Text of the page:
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Recapping the previous post on this topic, Mark Zuckerberg’s new non-profit consortium of information and communication technology (ICT) corporations would like to connect the remaining 5 billion inhabitants of the planet to the Internet who are not now connected (Internet.org, 2013). Many of the five billion people in question will most likely come from collectivistic non-western cultures. From here we’ll look at the following questions:

    1. What types of individual psychological effects can be expected from the insertion of Western ICT in a collective environment devoid of such equipment?
    2. Will there be changes in culture, and if so how might they manifest themselves and how long might it take?
    3. What may religious beliefs have to do with the impact of ICT?

When engaging in social change of this magnitude there are several other critical considerations that require examination such as diversity, globalization, and social change.  From the outset, diversity is a factor in this endeavor as it targets what will most likely be the most economically depressed populations of the world. A further assumption can be made that much of this group may also be the most undereducated due to a lack of resources. If these factors are accurate, this is also the group that is the least media literate and cognitively at risk to attempts at attitude and behavior modification. Portions of the targeted group may be familiar with Western psychology, but others may fall prey to well-designed effects driven by the use of computers as persuasive technology (captology) that could involve an integrated cultural spin to ease the reception of a message—an inoculator of sorts (Fogg, Cuellar, & Danielson, 2002).

Marsella (1998) cautioned about the potential impact of ICT on collective-based cultures as they join a “cybersociety that stretches across the globe transcending national and natural borders” based on the Western senses of consumerism, materialism, individualism, competition and rapid change (p. 1288). This audience will have little knowledge or experience with topics such as privacy, piracy, net neutrality or mass interpersonal persuasion as found and practiced on Facebook (Fogg, 2008).

Last, we should ask if Zuckerberg’s vision of social change, the good life and good society are congruent with that of the five billion people he wishes to hook to the Internet to build a global knowledge economy (Zuckerberg, 2013). Prilleltensky (1997) tells us that we should look to the values of the individual to understand the outcomes of their possible involvement. Facebook’s stated five corporate values are:

  1. Focus on impact – focus on solving the most important problems
  2. Move fast – don’t be afraid of making mistakes; “move fast and break things”
  3. Be bold – “The riskiest thing is to take no risks”
  4. Be open – having more information allows for greater impact
  5. Build social value – “Facebook exists to make the world more open and connected” (Constine, 2012).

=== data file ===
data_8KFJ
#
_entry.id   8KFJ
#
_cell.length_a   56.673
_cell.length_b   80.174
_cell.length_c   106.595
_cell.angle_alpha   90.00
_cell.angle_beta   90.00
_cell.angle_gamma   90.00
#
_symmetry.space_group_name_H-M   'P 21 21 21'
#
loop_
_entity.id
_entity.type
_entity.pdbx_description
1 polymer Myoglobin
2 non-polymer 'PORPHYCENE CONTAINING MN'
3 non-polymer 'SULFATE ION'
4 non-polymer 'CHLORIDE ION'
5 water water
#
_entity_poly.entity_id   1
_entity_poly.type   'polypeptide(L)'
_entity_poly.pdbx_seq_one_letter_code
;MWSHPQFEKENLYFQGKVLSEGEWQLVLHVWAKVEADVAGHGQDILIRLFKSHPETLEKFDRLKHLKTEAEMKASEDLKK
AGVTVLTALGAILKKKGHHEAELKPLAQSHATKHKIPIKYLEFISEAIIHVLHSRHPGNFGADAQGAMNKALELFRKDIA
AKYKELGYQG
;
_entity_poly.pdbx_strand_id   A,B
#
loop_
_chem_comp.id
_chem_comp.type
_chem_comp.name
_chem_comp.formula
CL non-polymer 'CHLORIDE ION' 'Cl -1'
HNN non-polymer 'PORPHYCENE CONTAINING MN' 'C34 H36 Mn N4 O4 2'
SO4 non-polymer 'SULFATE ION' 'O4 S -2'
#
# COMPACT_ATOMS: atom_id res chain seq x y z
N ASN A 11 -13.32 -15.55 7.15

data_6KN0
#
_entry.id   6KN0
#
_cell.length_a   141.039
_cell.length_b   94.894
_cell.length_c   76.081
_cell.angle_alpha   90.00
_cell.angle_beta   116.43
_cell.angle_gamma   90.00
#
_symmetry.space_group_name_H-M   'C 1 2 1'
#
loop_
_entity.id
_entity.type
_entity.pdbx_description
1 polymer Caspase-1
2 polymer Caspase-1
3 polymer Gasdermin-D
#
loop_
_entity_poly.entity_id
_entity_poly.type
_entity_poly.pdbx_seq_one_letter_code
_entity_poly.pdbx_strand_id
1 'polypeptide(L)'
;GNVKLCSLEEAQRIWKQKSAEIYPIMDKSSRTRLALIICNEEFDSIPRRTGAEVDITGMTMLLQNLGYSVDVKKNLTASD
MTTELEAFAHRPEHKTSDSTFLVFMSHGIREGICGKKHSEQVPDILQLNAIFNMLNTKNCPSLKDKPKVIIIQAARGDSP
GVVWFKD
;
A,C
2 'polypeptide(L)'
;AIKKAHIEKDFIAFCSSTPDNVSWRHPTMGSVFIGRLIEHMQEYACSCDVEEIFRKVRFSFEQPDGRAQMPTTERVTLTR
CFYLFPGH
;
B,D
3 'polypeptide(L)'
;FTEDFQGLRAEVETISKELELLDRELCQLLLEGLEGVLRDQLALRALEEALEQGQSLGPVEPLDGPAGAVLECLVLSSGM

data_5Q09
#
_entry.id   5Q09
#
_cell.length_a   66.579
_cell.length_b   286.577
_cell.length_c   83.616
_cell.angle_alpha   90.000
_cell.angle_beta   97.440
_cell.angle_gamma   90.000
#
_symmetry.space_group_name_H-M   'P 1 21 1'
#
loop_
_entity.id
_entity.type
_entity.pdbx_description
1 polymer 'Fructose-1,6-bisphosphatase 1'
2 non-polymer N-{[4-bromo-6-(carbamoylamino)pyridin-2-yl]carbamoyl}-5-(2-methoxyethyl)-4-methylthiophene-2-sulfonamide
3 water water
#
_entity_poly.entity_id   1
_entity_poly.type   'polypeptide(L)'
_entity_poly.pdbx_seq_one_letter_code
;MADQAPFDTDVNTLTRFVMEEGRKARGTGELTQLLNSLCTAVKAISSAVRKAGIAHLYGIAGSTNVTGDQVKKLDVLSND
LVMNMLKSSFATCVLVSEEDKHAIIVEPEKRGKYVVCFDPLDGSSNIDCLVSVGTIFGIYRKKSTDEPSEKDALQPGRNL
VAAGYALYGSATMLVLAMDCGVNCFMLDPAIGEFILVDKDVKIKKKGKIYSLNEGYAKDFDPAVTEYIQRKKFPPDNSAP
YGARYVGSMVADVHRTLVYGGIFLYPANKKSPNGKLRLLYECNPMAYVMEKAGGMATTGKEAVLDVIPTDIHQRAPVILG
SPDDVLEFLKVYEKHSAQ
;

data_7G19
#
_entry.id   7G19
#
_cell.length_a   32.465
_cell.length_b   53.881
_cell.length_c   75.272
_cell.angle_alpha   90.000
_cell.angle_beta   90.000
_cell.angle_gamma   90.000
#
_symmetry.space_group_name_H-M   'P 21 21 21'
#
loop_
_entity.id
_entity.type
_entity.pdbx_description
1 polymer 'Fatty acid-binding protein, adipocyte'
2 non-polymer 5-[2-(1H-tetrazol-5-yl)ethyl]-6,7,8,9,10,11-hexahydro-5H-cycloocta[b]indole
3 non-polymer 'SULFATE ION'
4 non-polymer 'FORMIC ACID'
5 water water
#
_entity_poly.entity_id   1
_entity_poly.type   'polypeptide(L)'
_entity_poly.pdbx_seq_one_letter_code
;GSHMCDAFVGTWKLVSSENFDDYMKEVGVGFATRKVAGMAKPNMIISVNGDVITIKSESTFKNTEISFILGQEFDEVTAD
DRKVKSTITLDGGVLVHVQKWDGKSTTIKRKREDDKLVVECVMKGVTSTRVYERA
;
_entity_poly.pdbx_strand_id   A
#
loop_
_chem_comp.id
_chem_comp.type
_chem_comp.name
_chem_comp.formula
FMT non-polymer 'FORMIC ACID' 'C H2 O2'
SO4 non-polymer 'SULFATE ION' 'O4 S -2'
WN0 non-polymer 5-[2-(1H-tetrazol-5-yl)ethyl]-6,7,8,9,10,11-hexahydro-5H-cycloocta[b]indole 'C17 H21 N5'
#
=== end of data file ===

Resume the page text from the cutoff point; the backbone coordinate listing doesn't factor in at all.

Zuckerberg maintains that “…a more open and connected world will help create a stronger economy with more authentic businesses that build better products and services” (Constine, 2012).

This article serves as the second article in a short series examining what types of psychological effects can be expected from the insertion of Western ICT into a collective environment devoid of such equipment; whether changes in cultures might be observed, and if so how might they manifest themselves and how long might that take; and how religious beliefs may impact the insertion of ICT.


Constine, J. (2012, Feb 1). Facebook’s S-1 letter from Zuckerberg urges understanding before investment. Retrieved from TechCrunch: http://techcrunch.com/2012/02/01/facebook-ipo-letter/

Fogg, B. J. (2008). Mass interpersonal persuasion: an early view of a new phenomenon. In H. Oinas-Kukkonen, M. Harjumma, & K. Segerstahl (Eds.), Persuasive   Technology: Third International Conference, PERSUASIVE 2008, Oulu, Finland,   June 4-6, 2008, Proceedings (pp. 23-34). Berlin: Springer-Verlag.

Fogg, B. J., Cuellar, G., & Danielson, D. (2002). Motivating, influencing and persuading users. In A. Sears, & J. A. Jacko (Eds.), The human-computer interaction handbook: fundamentals, evolving technologies and emerging applications (pp.   133-147). Lawrence Erlbaum. Retrieved 2013, from   http://captology.stanford.edu/resources/paper-motivating-influencing-and-persuading-users.html

Internet.org. (2013, August). Internet.org. Retrieved from Internet.org:   http://internet.org/

Marsella, A. J. (1998). Toward a “global-community psychology”. American Psychologist, 53(12), 1282-1291. Retrieved from http://www.apa.org/pubs/journals/amp/

Prilleltensky, I. (1997). Values, assumptions, and practices. American Psychologist, 52(5),   517-535. Retrieved from http://www.apa.org/pubs/journals/amp

Zuckerberg, M. (2013). Is connectivity a human right? Retrieved from Facebook:   https://www.facebook.com/isconnectivityahumanright